- Make time for coffee and snacks upon arrival. Give people time to check in, settle into their rooms and provide them with coffee and snacks to make them feel more comfortable and welcome. And, don’t get the boring biscuits with no chocolate on them!
Thursday late morning – afternoon
- Gather everyone in one space. Normally a conference room-style setup is best and most comfortable for the sessions ahead. Make sure everyone has a place to sit and provide them with a notebook and some pens, as well as water bottles.
- Start by going through the agenda items. Tell your team what to expect out of the next day or so, and leave time for questions.
- Get the ball rolling with a few icebreaker games! Setting up a fun quiz on apps like Kahoot can really get people into the swing of things. Asking them questions about other team members and about company facts can be a fun way for people to get to know one another! You can also think about games like two truths and a lie, guess that childhood photo, or have a bad joke contest!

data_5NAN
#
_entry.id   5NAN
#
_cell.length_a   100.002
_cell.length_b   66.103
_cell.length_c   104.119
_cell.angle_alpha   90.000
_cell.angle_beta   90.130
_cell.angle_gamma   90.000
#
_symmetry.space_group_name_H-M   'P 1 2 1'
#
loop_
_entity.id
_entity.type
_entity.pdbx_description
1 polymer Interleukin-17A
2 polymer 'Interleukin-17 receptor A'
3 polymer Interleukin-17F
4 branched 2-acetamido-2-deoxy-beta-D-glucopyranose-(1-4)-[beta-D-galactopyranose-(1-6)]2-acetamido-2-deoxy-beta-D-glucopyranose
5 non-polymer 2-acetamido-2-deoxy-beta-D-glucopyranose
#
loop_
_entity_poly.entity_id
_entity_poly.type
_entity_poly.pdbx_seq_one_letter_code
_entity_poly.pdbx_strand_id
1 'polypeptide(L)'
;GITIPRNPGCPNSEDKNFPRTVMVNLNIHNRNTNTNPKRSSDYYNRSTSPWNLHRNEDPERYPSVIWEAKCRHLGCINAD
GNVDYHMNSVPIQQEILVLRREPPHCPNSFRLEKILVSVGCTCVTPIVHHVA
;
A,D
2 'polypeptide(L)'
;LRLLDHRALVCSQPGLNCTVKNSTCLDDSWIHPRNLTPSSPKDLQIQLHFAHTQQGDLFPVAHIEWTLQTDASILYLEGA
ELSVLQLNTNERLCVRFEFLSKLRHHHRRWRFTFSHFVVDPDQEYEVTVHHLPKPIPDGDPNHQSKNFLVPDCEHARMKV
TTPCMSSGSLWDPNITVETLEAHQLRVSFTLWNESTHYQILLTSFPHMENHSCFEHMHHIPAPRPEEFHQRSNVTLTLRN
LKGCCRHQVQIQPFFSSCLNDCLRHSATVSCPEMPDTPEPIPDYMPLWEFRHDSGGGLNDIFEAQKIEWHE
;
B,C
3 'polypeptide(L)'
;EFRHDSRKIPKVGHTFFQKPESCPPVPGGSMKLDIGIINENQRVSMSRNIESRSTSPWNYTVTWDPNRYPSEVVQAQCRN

- Launch into your round of spotlight sessions. Give each team a fixed amount of time to run retrospectives on what they’ve been doing, highlight significant ongoing or upcoming projects, share what they’re planning, or take you through important metrics. About 30 minutes for each should do the trick! Start with 2-3 of these sessions.
Thursday afternoon – early evening
- Break for lunch! Don’t try to torpedo people into listening to 6 hours of presentations in a row. After about 2.5 – 3 hours, give them an hour’s lunch break to chat and refuel.